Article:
Long-time readers know I don’t advocate vegetarianism, but I do think meat intake should be moderate. For whatever it’s worth, my personal approach is to eat meat at maybe four meals a week – and no processed meats such as hot dogs or ham. I don’t think 12 or 14 meals a week with meat is a good idea.

Meat and eggs can accelerate prostate cancer

Here’s another fact that can’t be denied: arachidonic acid also appears to stimulate the growth of prostate cancer cells by as much as 200 percent. And PSA levels – which are a measure of prostate inflammation – tend to increase exponentially.

Because prostate cancer often grows at a slow rate, older men don’t have to worry about it much. They just need to monitor their condition to make sure it doesn’t go downhill (about one prostate cancer out of ten is fast-growing). Most men will die of old age before they die of prostate cancer, and the condition is way over-treated in our society.

But if you indulge in a diet heavy in arachidonic acid, the prostate’s secretions of PSA will likely skyrocket – and prostate cancer cell growth may accelerate. I would venture that if you KNOW you have a prostate tumor and you’ve adopted the “watchful waiting” approach to keep an eye on it, a diet low in meat and eggs is a very good idea.

Reluctant to give up animal products? Then think about this: In a study where prostate cancer patients were asked to eat a plant-based diet, nine of the ten patients experienced a slowing of their PSA growth rate and four of them experienced an actual reversal in their PSA levels and cancer growth.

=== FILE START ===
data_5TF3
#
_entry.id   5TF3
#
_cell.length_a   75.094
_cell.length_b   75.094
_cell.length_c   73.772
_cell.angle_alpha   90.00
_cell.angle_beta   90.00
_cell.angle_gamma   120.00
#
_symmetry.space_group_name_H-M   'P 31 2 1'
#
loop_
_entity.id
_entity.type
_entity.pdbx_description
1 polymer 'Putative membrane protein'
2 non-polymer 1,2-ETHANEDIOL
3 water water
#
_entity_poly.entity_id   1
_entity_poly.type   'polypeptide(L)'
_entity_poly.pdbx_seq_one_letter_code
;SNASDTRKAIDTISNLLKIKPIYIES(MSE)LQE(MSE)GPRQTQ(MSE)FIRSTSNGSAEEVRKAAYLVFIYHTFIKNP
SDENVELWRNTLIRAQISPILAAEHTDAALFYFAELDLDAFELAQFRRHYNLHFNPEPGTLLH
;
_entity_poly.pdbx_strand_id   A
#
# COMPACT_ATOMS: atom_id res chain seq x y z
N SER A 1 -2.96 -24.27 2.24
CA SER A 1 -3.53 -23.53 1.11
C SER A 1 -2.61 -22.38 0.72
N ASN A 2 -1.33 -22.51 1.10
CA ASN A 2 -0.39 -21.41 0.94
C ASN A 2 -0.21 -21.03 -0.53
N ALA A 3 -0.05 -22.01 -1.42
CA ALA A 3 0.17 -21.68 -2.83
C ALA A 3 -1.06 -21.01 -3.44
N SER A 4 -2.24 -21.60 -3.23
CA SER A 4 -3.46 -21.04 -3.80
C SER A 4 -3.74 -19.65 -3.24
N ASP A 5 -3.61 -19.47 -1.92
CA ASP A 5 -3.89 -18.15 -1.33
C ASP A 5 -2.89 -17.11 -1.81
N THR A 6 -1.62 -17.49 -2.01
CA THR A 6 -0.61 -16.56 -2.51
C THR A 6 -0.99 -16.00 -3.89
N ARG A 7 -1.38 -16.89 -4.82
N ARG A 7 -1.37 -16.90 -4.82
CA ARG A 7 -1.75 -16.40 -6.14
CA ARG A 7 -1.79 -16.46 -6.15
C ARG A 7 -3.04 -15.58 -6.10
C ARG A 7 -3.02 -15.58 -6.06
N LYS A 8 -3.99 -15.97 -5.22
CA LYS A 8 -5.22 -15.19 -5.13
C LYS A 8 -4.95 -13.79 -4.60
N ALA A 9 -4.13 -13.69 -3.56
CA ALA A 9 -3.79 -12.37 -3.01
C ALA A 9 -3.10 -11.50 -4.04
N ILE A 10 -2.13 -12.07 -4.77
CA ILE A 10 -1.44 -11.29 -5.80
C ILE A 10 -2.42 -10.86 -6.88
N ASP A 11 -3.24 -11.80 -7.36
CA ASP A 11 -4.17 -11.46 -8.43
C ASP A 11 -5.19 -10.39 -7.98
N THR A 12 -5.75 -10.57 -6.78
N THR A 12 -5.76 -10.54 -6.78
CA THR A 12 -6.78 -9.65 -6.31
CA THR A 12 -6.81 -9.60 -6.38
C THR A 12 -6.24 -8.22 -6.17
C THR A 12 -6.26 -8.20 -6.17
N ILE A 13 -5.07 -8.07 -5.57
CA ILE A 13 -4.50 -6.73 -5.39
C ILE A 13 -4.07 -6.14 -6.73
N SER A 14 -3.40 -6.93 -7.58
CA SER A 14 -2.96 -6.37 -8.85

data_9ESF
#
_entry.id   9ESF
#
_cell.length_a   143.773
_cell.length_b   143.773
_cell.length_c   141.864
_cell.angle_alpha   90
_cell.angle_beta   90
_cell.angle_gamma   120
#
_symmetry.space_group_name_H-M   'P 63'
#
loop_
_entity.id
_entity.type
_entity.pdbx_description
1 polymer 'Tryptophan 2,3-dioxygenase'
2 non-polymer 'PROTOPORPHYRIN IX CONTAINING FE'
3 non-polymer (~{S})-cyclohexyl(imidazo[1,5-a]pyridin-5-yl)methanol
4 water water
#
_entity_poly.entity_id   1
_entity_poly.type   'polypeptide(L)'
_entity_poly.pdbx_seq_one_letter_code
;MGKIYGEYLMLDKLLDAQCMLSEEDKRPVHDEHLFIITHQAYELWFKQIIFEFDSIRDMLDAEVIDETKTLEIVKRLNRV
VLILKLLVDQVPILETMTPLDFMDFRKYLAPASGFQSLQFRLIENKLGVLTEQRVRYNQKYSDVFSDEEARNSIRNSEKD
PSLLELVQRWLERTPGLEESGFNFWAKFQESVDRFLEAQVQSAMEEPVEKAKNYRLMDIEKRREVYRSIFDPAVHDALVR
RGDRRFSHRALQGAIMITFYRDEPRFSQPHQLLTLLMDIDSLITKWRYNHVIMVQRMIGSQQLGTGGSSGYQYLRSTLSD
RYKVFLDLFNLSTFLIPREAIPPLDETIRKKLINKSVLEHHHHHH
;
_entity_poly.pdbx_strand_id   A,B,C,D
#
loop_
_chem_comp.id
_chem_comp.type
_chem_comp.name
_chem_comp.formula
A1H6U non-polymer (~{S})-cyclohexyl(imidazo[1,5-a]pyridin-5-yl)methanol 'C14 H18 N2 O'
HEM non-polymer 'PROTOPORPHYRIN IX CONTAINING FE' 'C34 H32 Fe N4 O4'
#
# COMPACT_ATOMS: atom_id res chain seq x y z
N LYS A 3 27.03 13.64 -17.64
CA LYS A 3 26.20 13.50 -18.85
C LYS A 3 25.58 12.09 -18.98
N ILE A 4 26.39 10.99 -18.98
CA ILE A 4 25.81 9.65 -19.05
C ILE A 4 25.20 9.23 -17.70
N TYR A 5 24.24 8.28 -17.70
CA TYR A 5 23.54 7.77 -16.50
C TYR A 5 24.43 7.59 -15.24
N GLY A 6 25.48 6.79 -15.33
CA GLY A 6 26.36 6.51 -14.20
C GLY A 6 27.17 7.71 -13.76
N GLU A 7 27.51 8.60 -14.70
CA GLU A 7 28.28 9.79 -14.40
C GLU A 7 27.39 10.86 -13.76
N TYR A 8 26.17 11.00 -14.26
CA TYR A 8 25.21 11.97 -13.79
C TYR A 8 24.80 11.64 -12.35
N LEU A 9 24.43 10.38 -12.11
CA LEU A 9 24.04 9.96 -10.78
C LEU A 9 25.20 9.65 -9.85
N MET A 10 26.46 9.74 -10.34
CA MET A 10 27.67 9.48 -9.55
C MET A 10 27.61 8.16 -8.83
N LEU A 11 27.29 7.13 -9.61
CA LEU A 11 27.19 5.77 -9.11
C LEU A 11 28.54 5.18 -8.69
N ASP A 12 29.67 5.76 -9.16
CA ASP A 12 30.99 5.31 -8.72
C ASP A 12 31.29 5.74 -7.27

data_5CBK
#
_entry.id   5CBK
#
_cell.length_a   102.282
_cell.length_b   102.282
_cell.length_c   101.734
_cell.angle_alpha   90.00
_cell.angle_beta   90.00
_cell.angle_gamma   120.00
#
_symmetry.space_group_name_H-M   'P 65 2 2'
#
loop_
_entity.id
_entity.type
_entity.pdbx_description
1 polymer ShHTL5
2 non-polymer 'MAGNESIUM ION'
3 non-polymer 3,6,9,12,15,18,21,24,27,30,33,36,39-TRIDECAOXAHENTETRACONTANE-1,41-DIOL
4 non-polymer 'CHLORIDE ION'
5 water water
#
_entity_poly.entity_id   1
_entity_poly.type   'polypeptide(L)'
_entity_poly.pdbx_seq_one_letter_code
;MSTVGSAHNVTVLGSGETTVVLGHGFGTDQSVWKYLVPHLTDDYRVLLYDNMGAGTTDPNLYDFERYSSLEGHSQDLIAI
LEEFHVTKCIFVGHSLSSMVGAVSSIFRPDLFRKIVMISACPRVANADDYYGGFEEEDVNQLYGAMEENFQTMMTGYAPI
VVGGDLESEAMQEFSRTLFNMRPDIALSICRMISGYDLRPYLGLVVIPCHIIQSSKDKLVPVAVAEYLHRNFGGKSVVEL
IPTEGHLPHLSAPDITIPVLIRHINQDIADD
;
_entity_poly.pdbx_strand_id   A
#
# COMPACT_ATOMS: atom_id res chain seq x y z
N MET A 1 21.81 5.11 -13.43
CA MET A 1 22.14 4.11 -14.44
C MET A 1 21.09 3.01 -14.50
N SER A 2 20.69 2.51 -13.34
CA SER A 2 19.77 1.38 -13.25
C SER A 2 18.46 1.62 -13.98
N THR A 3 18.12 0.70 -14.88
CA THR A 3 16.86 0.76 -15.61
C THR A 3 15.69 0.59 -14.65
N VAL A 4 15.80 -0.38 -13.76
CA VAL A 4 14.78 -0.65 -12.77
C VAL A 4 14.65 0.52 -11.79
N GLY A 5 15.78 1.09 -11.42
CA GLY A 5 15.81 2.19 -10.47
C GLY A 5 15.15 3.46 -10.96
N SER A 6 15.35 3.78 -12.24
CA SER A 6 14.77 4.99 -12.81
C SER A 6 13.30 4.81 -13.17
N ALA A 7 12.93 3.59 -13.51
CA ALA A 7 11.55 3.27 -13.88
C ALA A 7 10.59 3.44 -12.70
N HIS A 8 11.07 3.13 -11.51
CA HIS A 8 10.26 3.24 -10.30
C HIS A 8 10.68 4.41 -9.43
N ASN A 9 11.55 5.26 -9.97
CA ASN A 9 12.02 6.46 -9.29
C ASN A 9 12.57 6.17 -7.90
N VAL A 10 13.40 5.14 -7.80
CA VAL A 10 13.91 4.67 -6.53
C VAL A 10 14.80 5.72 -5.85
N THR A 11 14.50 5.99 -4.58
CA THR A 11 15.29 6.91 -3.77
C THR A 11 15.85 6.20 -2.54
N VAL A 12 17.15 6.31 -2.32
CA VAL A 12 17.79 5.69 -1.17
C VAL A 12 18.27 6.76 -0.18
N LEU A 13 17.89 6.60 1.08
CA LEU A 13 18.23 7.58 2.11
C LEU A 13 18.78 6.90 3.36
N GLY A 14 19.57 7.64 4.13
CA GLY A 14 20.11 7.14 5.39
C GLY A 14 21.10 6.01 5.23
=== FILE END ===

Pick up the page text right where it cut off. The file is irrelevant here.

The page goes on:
If you want to live a long, comfortable life, then it’s worth getting on board.

Food that makes you happier, healthier,
and is NOT socially limiting

One final note: It’s not just cancer and depression that respond to lower levels of arachidonic acid. Chronic health issues like inflammatory bowel disease, including ulcerative colitis and Crohn’s disease, get better when people consume lower levels of arachidonic acid. This is achieved by eliminating animal protein from the diet. Basically, skip the meat, eggs and fish. (Note: Even a semi-vegetarian diet seems to help with Crohn’s patients.)

There’s more: patients with rheumatoid arthritis seem to improve on vegetarian diets, and it’s possible they’re benefiting from the anti-inflammatory effects of lower levels of arachidonic acid.

The change in eating habits may not be as hard as you think. In one study that put patients on a strict vegetarian diet, the researchers were initially worried that participants would find the diet hard and socially limiting. They even thought it might lead to psychological distress. On the contrary, their patients scored higher than ever in their measures of psychological health and reported less depression and anxiety.

So as the New Year approaches, consider making a low-meat or no-meat diet your new life goal.

Best regards,

Lee Euler,


  1. “Arachidonic Acid.”, retrieved 27 November 2018.
  2. “Inflammatory Remarks about Arachidonic Acid.” By Michael Greger, 30 September 2011.
  3. “Treating Advanced Prostate Cancer with Diet: Part 2.” By Michael Greger M.D. FACLM August 25th, 2017.